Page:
As a business owner with a technical background, I have an insider's perspective on analytics. I understand and love this technology, and I created many of our dashboards. I'm also an avid user of these dashboards, relying on insights from them to manage and guide Policy Works more effectively.
Here’s a few reasons why analytics matter to me.
Analytics are increasingly available to smaller businesses.
Analytics are designed to be usable by business owners, who are less interested in the technology than the insights provided. They give owners and managers another tool to help reduce the fog that surrounds business, enabling better and faster decisions.
We have incorporated extensive analytics into our business and learned firsthand how they can improve results.
Analytics are descriptive.
Analytics tell you what's happening in your business, so you can better understand, plan and act. At this level, they’re like the spreadsheets that you've used for years. They answer questions like:
- How much are we selling?
- How profitable are we?
- Who is buying?
Although it might be similar information, don't underestimate the power of a picture! Humans are visual creatures and we can process and detect massive amounts information through visual media. Trend lines, bar charts, scatter plots, waterfalls and other graphical representations convey scale, momentum and other dynamic elements much more powerfully than text. They can help you to pick out the signal from the noise, enabling you to decide and act with greater confidence.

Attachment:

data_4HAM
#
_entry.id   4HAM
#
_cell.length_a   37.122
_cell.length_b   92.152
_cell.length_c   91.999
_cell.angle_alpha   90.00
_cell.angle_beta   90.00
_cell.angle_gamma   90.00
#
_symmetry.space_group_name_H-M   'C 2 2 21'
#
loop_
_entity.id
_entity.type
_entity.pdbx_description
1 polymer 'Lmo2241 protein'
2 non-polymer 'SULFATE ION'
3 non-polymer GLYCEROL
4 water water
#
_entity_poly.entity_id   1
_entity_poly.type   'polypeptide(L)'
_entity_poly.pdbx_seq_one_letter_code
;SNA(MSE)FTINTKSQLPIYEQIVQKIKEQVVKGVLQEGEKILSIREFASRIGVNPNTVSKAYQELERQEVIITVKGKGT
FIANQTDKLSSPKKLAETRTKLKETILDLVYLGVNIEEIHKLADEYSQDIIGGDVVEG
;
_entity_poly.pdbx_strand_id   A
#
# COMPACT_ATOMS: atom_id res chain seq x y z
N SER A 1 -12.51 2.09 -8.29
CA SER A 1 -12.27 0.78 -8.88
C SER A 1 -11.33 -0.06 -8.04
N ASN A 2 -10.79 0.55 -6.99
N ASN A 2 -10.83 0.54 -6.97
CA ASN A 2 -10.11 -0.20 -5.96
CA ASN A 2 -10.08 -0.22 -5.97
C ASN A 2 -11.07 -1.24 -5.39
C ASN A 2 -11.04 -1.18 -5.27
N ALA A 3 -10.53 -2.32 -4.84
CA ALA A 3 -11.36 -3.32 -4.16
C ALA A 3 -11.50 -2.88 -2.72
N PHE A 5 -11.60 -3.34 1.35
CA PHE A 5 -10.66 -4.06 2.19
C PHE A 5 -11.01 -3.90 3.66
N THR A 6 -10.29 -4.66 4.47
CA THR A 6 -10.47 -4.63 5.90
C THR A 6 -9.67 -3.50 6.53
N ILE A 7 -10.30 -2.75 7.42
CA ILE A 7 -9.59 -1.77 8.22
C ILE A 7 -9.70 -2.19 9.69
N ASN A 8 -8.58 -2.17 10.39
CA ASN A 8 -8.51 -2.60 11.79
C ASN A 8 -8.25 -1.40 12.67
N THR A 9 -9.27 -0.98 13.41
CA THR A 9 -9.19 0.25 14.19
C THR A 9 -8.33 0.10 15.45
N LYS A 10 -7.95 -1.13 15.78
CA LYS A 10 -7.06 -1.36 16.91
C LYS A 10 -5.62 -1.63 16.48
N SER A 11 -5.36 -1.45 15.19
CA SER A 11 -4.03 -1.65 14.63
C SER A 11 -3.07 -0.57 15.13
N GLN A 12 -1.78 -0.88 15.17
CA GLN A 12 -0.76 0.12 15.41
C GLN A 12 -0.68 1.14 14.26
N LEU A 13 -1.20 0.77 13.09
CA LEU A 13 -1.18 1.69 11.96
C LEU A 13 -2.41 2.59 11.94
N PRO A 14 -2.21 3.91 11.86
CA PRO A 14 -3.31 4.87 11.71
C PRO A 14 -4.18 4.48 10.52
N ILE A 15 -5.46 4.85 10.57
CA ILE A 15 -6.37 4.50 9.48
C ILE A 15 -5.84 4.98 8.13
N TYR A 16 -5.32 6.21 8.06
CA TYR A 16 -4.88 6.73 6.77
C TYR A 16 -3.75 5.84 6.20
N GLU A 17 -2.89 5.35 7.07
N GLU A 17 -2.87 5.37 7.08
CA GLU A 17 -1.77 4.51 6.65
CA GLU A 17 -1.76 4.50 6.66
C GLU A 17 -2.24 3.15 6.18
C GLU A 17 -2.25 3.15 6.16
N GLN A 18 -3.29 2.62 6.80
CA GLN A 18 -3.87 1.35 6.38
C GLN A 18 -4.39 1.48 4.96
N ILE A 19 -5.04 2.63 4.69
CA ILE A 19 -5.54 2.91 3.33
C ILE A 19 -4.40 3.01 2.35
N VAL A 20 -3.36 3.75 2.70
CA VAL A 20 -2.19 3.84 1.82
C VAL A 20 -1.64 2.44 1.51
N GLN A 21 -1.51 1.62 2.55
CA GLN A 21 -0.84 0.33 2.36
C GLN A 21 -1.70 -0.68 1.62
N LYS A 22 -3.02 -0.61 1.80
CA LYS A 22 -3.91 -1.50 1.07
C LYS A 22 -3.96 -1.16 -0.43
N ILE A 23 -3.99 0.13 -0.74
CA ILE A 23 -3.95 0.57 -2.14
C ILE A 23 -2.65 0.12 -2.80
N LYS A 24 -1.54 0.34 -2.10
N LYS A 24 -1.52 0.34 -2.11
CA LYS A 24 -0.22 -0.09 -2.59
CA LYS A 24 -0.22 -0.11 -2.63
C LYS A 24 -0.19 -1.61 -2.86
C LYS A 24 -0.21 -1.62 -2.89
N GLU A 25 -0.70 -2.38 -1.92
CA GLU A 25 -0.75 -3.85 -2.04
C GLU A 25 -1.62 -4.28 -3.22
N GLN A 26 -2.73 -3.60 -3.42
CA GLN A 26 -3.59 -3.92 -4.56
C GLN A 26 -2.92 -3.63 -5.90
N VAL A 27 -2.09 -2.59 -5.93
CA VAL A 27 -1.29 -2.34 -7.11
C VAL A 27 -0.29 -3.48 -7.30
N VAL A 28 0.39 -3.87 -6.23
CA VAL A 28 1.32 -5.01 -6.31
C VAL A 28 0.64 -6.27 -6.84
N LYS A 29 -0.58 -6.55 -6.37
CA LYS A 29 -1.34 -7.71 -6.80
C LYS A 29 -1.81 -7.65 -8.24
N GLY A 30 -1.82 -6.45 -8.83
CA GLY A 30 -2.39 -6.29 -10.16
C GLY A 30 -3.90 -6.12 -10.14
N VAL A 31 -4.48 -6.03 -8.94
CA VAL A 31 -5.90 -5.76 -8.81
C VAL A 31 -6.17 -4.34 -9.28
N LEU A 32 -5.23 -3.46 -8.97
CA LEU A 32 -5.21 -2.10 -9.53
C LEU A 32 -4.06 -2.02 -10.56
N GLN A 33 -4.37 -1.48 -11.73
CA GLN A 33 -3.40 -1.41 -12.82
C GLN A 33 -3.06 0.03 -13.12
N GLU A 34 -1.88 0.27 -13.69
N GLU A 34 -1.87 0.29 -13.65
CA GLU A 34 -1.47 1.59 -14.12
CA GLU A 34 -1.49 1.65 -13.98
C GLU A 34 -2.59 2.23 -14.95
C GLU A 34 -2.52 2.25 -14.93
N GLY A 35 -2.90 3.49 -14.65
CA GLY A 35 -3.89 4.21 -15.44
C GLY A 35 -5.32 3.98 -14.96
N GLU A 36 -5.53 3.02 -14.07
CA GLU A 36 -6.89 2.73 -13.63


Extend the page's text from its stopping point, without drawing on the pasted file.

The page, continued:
Analytics help you understand your business.
I’ve played with different ways of classifying our client base, so I can better understand where we are successful and where we need to improve. We had a pretty good handle on what was working, but as an experiment one day I tried a new cut through the data.
I combined a couple of classifications and when I checked the results, I saw a much clearer picture of our sweet spot. The new view showed more clearly than ever where our sweet spot lies. Ask questions of your analytics. You don't want static reports. You want the ability to zoom in to see the details and zoom out to see the big picture. Filter the results to show an area of interest. Play with them and see what you discover.
Analytics can verify your instincts.
We made some changes to our business and I seriously doubted that they were working. On the surface, we were seeing results. But, I was confident that other factors were at play and the changes hadn't had the intended impact. I needed evidence to convince the team that a change in direction was needed.
I turned to our analytics and investigated some of the other factors that I knew were involved. To my surprise, I discovered that I was wrong. The other factors I was so sure about didn't materialize under a closer inspection. The shock of proving my gut wrong was a great wake-up call for me.
Trust your gut but rely on evidence to make your decisions.
Analytics helps discover trends in your business.
To accompany a new sales campaign, we built dashboards to track results. And the results looked good! But after several months of monitoring the campaign and comparing with our overall financial results, we noticed that we weren't seeing a corresponding lift. Obviously, something was missing from our picture.
We started looking for the missing revenue. We found it in our services revenue. A new buyer behaviour that we hadn't seen before was counteracting the sales effort. Having discovered a new trend, we were able to act accordingly.
Remember to cross-reference the different views of your business and investigate discrepancies. You might find a mistake in the dashboards; or you might discover something new about your business.